Andrick Aviles is a tattoo artist who makes house calls.
Over the past three years, he's dropped in on famous people like Arizona Cardinal Adrian Wilson and former Phoenix Sun Amar'e Stoudemire. When he doesn't come to their houses, they go to his — a modest, ranch-style house in central Phoenix with a red Radio Flyer wagon on the dirt lot out front and a spare bedroom converted into a home tattoo studio in the back. It's a little unorthodox, but it's not just because Aviles was 16 when he started tattooing.
It's because illegal immigrants need to stay in the shadows.
For a few months last year, Aviles worked under the radar (and under the table) at a tattoo shop in Glendale. "I worked at a shop before," he says on a Wednesday evening in mid-May, while shading a tattoo of a client's father. "And they didn't care about paying me under the table. I mostly just work out of my house now."
He gets jobs via Facebook, his Tumblr page, and word of mouth. He's tattooed most of his immediate family and high school friends. Then he tattooed Earl Clark (then with the Suns, now with the Orlando Magic) and Clark told his friends. Soon Aviles' client list included Clark, two Arizona Cardinals (wide receiver Early Doucet and safety Adrian Wilson), Cincinnati Bengals tackle Tank Johnson, and Stoudemire, who's now a New York Knick.
That's quite something for a working-class kid like Andrick Aviles.
"We went to Amar'e Stoudemire's house in Chandler a few times — it was a big house — and there was a different car out front every time we went there," he remembers. "The first time, there was a Bentley, then a black Lamborghini, then something else. It was crazy."
Aviles tattooed a large number 3 (an homage to Stoudemire's third child) on the 6-foot-10 basketball player's left forearm. He recalls that a woman rubbed numbing cream on Stoudemire before Aviles started working. "I've never seen anybody else do that," he says with a smile.
Among Aviles' many fans is artist Sage O'Connell, who's been tattooing for almost 20 years and owns both Urban Art Tattoo locations in the Valley (one in Tempe, the other in Mesa).
"I had a kid come into the shop and tell me about Andrick's work and show me his Tumblr page," O'Connell says. "His work is great. His portraiture and black-and-gray work is phenomenal. The kid's really talented. He's going places."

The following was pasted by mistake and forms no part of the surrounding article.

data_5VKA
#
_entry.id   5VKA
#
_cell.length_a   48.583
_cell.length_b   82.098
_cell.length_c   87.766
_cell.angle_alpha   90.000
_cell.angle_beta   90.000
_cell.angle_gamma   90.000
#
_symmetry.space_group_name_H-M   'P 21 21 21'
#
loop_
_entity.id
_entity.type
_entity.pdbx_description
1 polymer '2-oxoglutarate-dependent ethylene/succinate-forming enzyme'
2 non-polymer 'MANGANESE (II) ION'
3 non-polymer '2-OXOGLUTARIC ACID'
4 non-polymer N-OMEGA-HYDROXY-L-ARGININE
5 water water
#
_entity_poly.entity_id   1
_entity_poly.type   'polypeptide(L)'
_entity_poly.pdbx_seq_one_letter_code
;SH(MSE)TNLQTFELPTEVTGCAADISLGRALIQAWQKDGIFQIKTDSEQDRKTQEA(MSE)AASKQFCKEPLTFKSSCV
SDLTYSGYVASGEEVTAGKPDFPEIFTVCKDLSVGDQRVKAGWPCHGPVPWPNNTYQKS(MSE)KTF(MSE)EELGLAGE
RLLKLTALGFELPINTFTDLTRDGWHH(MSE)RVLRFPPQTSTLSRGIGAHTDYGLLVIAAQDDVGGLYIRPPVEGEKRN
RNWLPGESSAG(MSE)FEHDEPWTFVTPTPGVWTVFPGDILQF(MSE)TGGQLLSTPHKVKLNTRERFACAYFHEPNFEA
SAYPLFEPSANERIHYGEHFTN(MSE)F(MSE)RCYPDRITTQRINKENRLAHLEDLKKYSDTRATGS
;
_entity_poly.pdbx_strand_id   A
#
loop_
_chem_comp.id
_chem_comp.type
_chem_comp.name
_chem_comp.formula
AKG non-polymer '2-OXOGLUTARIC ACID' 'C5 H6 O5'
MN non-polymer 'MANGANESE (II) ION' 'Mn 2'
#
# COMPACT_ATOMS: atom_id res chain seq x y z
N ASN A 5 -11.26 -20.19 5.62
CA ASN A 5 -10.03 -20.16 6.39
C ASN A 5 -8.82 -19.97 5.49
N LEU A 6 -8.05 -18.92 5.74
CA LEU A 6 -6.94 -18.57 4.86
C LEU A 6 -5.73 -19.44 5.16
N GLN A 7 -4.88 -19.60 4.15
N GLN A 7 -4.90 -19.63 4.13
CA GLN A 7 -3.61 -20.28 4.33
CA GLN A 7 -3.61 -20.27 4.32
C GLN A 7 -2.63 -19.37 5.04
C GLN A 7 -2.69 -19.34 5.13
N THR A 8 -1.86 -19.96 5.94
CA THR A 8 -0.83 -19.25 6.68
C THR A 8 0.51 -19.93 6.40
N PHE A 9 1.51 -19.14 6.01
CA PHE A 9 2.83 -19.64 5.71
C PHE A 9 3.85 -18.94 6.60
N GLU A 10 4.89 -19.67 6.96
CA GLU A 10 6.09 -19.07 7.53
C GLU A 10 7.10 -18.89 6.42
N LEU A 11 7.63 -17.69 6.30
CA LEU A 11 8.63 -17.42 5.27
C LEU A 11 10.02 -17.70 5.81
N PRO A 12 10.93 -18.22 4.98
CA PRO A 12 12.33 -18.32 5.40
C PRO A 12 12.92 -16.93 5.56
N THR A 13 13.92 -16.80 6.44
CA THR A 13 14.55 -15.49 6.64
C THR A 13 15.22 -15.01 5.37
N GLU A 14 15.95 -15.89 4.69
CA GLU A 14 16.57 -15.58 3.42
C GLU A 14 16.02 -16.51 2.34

Soft-spoken and baby-faced, Aviles is a renegade prodigy. He's been drawing since he was 4 and tattooing since he was 16. When he turned 18, he could have easily gotten a job in a tattoo parlor. But being in the country illegally made that tough, so he's had to work out of his home.
Turns out, that's illegal, too — a class 6 felony under state law. Arizona does not heavily regulate the tattoo industry and doesn't require individuals to possess any kind of tattoo artist license, but the city of Phoenix governs tattoo parlors through a special permit process. The shops are then responsible for making sure they meet health code requirements, like using clean needles and sterilization equipment used by medical facilities. And it's illegal in Arizona to tattoo anyone under 18 without the presence of a parent or legal guardian.
Aviles chuckles at the idea of asking somebody for their identification in his spare bedroom. He doesn't have fancy sterilizing equipment, so he uses only disposable needles and tubes that are sterilized and medically sealed, using new ones for every tattoo. He also wears latex gloves, which he changes frequently. To get more jobs, he charges about a third less than he'd be getting if he worked at a shop, and he gives steeper discounts to his friends.
There are so many things Aviles wants to do here as a tattoo artist that are so much easier with a work visa — like participate in tattoo conventions, maybe get a guest spot on a reality show like Miami Ink or L.A. Ink, legally work out of a shop, maybe even run his own. He's had a long time to think about it.
The Aviles family came to the United States from Mexico, planning to stay for three months. That was 18 years ago.
Andrick, his father, Armando, and his mother, Yolanda, began the process of trying to get permanent U.S. residency two years after they arrived in Phoenix from Mexico City in 1993 to stay with Yolanda's brother, a U.S. citizen.
New Times has followed the Aviles family since February. No one in the family's been back to Mexico or seen their extended family in almost 20 years. Armando has been painting houses for decades but can't get a contractor's license. And after waiting 16 years for an interview with immigration officials, the family came up a few thousand dollars short of their required fines and fees earlier this year.